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September 14, 2010

Researchers build ‘artificial ovary’ to develop oocytes into mature human eggs

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An artificial ovary - An engineered honeycomb of cultured theca cells (top row) envelopes spheres of granulosa cells (GC). The bottom row shows the tissue after 48 hours (left) and after five days. Credit: Carson Lab / Brown University

Researchers at Brown University and Women & Infants Hospital of Rhode Island have built an artificial human ovary that can grow oocytes into mature human eggs in the laboratory. That development, reported in the Journal of Assisted Reproduction and Genetics - In vitro maturation of oocytes via the pre-fabricated self-assembled artificial human ovary , could help preserve fertility for women facing chemotherapy or other treatments.

“An ovary is composed of three main cell types, and this is the first time that anyone has created a 3-D tissue structure with triple cell line,” said Sandra Carson, professor of obstetrics and gynecology at the Warren Alpert Medical School of Brown University and director of the Division of Reproductive Endocrinology and Infertility at Women & Infants Hospital. Carson is a senior author of a recent article in the Journal of Assisted Reproduction and Genetics that describes the innovation.



Building an ovary

What makes the artificial ovary a functional tissue, rather than just a cell culture, is that it brings all three ovarian cell types into a 3-D arrangement similar to a real ovary in the body. The means for making such compositions of cells was invented in the lab of Jeffrey Morgan, associate professor of medical science and engineering, who is a co-author of the paper published online Aug. 25. His so-called 3D Petri dishes are made of a moldable agarose gel that provides a nurturing template to encourage cells to assemble into specific shapes.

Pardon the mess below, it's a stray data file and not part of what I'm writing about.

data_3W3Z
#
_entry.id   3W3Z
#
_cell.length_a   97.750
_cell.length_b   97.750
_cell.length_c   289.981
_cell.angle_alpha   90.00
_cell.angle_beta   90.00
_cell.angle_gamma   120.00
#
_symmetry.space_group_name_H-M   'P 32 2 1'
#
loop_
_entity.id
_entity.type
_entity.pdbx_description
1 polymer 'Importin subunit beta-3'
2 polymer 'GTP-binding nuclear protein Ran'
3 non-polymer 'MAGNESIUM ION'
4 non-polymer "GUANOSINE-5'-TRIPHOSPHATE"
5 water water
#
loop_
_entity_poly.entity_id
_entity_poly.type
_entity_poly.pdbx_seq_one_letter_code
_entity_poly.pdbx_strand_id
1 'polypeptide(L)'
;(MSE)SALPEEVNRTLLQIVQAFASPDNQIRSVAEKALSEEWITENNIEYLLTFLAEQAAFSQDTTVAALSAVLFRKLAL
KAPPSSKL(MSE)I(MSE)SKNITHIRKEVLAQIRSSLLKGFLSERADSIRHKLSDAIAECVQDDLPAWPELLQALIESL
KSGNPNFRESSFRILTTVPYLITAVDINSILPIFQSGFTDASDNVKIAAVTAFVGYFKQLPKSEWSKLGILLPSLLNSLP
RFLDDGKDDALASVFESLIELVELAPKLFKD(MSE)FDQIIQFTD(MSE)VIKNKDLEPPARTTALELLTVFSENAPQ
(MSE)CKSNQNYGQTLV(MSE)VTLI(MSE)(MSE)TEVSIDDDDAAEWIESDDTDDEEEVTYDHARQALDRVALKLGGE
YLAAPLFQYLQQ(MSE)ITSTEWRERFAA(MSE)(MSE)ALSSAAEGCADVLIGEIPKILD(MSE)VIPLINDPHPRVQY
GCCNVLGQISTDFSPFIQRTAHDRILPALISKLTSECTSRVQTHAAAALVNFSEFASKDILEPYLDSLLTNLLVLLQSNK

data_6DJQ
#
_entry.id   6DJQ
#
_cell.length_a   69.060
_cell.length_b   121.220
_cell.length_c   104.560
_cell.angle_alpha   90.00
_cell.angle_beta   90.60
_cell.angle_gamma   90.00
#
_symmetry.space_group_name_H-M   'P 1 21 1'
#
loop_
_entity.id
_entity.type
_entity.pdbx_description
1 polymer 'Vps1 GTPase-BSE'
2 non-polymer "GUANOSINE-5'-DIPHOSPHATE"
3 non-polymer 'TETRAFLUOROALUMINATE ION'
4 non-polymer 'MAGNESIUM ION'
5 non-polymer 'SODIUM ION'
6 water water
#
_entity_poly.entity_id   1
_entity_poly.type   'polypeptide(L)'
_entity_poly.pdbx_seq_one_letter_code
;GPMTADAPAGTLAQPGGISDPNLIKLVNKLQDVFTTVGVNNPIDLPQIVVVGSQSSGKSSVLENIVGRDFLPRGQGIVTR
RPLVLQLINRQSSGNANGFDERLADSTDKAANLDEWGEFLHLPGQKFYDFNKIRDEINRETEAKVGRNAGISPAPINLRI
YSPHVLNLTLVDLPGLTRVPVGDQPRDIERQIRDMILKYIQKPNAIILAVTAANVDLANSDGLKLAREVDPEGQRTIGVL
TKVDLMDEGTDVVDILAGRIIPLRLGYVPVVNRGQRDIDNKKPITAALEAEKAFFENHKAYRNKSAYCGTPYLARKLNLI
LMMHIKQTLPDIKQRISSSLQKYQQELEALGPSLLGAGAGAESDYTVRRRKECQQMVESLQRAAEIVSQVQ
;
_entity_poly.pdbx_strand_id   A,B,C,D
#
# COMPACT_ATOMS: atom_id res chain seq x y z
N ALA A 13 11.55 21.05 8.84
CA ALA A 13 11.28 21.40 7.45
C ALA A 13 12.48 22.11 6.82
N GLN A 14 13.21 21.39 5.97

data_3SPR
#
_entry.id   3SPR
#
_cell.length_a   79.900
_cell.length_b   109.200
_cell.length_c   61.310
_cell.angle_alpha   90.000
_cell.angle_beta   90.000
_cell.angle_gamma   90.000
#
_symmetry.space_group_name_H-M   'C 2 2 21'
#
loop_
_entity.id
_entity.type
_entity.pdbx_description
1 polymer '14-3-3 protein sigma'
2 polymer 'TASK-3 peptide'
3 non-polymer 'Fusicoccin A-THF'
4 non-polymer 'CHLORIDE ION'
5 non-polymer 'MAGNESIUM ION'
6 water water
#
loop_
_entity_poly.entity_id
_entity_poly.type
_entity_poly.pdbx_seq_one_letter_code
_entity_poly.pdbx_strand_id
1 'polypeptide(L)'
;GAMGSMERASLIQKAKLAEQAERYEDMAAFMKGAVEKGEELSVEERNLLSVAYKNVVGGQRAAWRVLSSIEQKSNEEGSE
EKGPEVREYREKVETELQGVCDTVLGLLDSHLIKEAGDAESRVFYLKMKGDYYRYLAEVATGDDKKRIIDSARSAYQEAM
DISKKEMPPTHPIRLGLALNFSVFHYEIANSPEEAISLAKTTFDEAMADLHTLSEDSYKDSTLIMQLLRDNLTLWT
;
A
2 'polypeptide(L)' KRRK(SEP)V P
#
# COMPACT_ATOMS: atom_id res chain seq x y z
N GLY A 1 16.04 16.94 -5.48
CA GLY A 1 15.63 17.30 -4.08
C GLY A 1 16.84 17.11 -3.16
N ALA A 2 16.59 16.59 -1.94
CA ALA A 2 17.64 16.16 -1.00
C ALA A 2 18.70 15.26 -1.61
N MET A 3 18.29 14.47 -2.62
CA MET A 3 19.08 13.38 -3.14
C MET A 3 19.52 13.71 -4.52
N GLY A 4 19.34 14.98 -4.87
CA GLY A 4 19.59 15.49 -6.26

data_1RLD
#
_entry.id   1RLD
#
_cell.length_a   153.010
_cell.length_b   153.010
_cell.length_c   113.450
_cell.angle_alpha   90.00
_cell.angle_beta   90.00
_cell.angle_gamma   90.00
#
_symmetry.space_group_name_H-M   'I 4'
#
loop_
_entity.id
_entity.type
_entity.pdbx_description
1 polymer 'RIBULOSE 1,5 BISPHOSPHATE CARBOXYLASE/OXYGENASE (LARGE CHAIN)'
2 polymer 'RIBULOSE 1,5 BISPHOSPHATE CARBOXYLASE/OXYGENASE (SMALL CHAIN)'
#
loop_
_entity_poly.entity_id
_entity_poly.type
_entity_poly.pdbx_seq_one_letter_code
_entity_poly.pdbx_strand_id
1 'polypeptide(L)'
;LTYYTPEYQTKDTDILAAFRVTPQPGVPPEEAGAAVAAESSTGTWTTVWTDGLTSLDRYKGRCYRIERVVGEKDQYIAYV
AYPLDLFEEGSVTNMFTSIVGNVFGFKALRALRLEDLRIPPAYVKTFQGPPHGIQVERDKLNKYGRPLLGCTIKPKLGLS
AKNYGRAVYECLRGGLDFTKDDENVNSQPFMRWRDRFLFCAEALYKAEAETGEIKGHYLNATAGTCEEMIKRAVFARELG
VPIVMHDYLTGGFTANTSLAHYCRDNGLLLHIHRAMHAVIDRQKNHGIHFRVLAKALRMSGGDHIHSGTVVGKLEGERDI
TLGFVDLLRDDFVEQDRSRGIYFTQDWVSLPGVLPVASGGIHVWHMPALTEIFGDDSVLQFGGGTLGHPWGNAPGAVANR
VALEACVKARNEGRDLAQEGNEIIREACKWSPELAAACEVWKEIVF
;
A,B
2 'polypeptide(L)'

To create the ovary, the researchers formed honeycombs of theca cells, one of two key types in the ovary, donated by reproductive-age (25-46) patients at the hospital. After the theca cells grew into the honeycomb shape, spherical clumps of donated granulosa cells were inserted into the holes of the honeycomb together with human egg cells, known as oocytes. In a couple days the theca cells enveloped the granulosa and eggs, mimicking a real ovary.

The big test, however, was whether the structure could function like an ovary — namely to mature eggs. In experiments the structure was able to nurture eggs from the “early antral follicle” stage to full maturity.

“[This] represents the first success in using 3-D tissue engineering principles for in vitro oocyte maturation,” the researchers wrote in the journal article.

Carson said her goal was never to invent an artificial organ, per se, but merely to create a research environment in which she could study how theca and granulosa cells and oocytes interact. When she learned of Morgan’s 3-D Petri dishes, they began to collaborate on creating an organ. Morgan said this is the first fully functional tissue to be made using the method.

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